After a century of consistent dividends, GE still funnels extra cash into shareholders' pockets every quarter without fail. Not many companies can attest to that. And if they can, odds are you'll find them in the Dow Jones Industrial Average (DJINDICES: ^DJI ) . GE is the only original Dow member standing today, so how does it measure up with its contemporary Dow peers in terms of rewarding investors with cash? Let's take a closer look.
The drumbeat of dividends
As I pointed out after GE's fourth-quarter results, "the General'" has marched to a steady beat of rising dividend payments in the recent past. As CEO Jeffrey Immelt stated in last year's annual report, "We like GE to have a high dividend yield, which is appealing to the majority of our investors."
So far, GE has put its money where its mouth is. Last month, the conglomerate hiked its dividend for the sixth time since 2010. Over that period, the company's total annual dividend payment has grown by 62.5%, from $4.8 billion to $7.8 billion per year.
Clearly, GE's hopped on the dividend bandwagon, but that wagon's chock-full of die-hard dividend payers. Here at the Motley Fool, we've pointed out time and again why both companies and shareholders are enamored by dividends, due in part to historically low interest rates.
As a result, for a company's dividend to truly stand out from the pack, it needs to have a couple of things going for it: a relatively high yield, and a history of dividend raises. To get a sense of how GE measures up, let's survey the field in each category.
First off, the dividend yield measures the potency of the cash payments for shareholders, calculated as dividends per share divided by the company share price. The chart below reveals the 10 top Dow dividend yields based on data from the last 12 months:
While each of the 30 companies in the Dow pays a dividend, some are more inclined than others to shell out that cash. Telecom companies AT&T (NYSE: T ) and Verizon, for example, take first and second place due to highly predictable cash flows from mobile and fixed-line services, among other reasons described by my colleague Dan Caplinger. Shareholders of pharmaceutical and health care players Merck, Pfizer, and Johnson & Johnson are also accustomed to large dividend checks.
Meanwhile, chemical giant Dupont and General Electric, two of the longest-lasting dividend payers on the Dow, take fifth and seventh place, respectively. General Electric paid out $0.79 per share in dividends over the past 12 months, translating to a yield of roughly 3.41% based on a share price just shy of $25 as of today.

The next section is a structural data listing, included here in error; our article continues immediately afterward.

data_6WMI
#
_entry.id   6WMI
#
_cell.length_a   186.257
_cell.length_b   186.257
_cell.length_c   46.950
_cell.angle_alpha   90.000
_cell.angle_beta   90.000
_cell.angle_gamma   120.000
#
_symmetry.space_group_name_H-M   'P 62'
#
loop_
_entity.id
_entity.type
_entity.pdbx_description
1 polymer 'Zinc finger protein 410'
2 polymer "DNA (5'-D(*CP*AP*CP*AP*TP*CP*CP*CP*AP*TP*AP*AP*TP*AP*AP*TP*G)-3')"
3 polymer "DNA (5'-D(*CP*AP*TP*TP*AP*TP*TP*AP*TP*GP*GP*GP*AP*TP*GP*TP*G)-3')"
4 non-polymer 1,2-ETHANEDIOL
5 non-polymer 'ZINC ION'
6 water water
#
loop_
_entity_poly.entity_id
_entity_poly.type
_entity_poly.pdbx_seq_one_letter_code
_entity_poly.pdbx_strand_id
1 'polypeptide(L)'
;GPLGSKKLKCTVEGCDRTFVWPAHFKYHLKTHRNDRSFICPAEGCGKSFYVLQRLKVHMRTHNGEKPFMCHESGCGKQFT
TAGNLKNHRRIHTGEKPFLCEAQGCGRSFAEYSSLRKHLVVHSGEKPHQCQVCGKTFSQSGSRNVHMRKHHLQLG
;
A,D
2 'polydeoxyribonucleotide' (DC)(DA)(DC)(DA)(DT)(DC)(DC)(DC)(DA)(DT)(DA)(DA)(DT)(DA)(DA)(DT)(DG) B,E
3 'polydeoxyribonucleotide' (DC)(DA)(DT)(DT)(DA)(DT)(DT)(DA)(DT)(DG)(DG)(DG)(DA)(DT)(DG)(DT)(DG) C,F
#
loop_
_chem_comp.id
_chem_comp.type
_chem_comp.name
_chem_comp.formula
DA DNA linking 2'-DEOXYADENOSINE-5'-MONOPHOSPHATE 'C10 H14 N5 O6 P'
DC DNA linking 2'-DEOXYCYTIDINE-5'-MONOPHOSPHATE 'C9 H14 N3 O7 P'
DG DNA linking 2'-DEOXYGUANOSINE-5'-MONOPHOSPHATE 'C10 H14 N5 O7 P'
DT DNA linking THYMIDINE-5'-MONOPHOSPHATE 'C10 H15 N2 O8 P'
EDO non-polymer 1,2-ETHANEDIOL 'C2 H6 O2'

From a yield perspective, GE deserves a salute as one of the top dividend payers on the Dow index, standing apart from Dow manufacturing counterparts Boeing, Caterpillar, 3M, and United Technologies.
And for a true apples-to-apples comparison, looking at this industry is what really matters. Let's see how GE shakes out in terms of dividend growth against its Dow manufacturing peers.
Manufacturing dividends bounce back
The manufacturing giants of the Dow were all hit hard during the recession. When their end customers felt shaky about the economic outlook, they slashed their budgets for expensive industrial products to the bone. This, in turn, forced some manufacturers to cut their dividends, General Electric included. It was a painful period for long-term shareholders, one that tested their willingness to stick with the stock.
Nevertheless, GE's dividend growth has roared back over the past three years, easily topping the growth at its manufacturing counterparts. GE averaged growth of 19.8%, almost double that of the second-place company, heavy-equipment manufacturer Caterpillar.
To be fair, our sample set is limited to recent years. And GE's ability to deliver payouts to shareholders has been bolstered recently by a rebounding GE Capital segment, which says little about its manufacturing turnaround.
Nevertheless, GE's industrial businesses continue their steady recovery. Combined, they account for more than 65% of company earnings, up from about half in 2008. GE aims to raise that percentage to 70% by 2015. GE Capital is a cash cow for now, but a gradual exit strategy is already in place.
With nearly $90 billion in cash on its balance sheet, GE's not sweating next month's rent or next quarter's dividend. And the company's payout ratio, at about 50% of earnings, means GE's plenty capable of bolstering its dividend in the near future. For income-hungry investors, this Dow stock should whet your appetite in the years to come.
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